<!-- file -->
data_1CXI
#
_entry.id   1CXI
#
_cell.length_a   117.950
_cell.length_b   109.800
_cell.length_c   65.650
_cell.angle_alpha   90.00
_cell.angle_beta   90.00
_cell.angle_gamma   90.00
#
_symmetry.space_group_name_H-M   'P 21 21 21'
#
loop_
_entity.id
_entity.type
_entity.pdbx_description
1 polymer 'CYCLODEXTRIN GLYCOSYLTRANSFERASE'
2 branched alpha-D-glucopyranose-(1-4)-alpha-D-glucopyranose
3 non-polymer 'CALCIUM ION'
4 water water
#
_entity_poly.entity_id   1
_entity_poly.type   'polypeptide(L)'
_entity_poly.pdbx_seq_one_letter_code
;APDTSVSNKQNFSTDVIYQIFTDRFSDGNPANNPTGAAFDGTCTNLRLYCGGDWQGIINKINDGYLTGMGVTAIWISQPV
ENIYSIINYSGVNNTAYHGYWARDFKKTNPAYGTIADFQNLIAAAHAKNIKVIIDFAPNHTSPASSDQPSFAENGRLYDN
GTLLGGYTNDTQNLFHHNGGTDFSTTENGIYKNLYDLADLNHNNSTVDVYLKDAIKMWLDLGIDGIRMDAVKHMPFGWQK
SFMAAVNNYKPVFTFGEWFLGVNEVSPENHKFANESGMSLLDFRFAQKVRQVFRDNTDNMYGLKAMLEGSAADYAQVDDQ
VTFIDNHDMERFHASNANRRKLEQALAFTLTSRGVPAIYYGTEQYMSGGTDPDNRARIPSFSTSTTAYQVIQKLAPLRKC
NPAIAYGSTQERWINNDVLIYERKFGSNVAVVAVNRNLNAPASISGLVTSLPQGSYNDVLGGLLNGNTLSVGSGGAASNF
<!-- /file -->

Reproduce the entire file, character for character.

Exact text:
data_1CXI
#
_entry.id   1CXI
#
_cell.length_a   117.950
_cell.length_b   109.800
_cell.length_c   65.650
_cell.angle_alpha   90.00
_cell.angle_beta   90.00
_cell.angle_gamma   90.00
#
_symmetry.space_group_name_H-M   'P 21 21 21'
#
loop_
_entity.id
_entity.type
_entity.pdbx_description
1 polymer 'CYCLODEXTRIN GLYCOSYLTRANSFERASE'
2 branched alpha-D-glucopyranose-(1-4)-alpha-D-glucopyranose
3 non-polymer 'CALCIUM ION'
4 water water
#
_entity_poly.entity_id   1
_entity_poly.type   'polypeptide(L)'
_entity_poly.pdbx_seq_one_letter_code
;APDTSVSNKQNFSTDVIYQIFTDRFSDGNPANNPTGAAFDGTCTNLRLYCGGDWQGIINKINDGYLTGMGVTAIWISQPV
ENIYSIINYSGVNNTAYHGYWARDFKKTNPAYGTIADFQNLIAAAHAKNIKVIIDFAPNHTSPASSDQPSFAENGRLYDN
GTLLGGYTNDTQNLFHHNGGTDFSTTENGIYKNLYDLADLNHNNSTVDVYLKDAIKMWLDLGIDGIRMDAVKHMPFGWQK
SFMAAVNNYKPVFTFGEWFLGVNEVSPENHKFANESGMSLLDFRFAQKVRQVFRDNTDNMYGLKAMLEGSAADYAQVDDQ
VTFIDNHDMERFHASNANRRKLEQALAFTLTSRGVPAIYYGTEQYMSGGTDPDNRARIPSFSTSTTAYQVIQKLAPLRKC
NPAIAYGSTQERWINNDVLIYERKFGSNVAVVAVNRNLNAPASISGLVTSLPQGSYNDVLGGLLNGNTLSVGSGGAASNF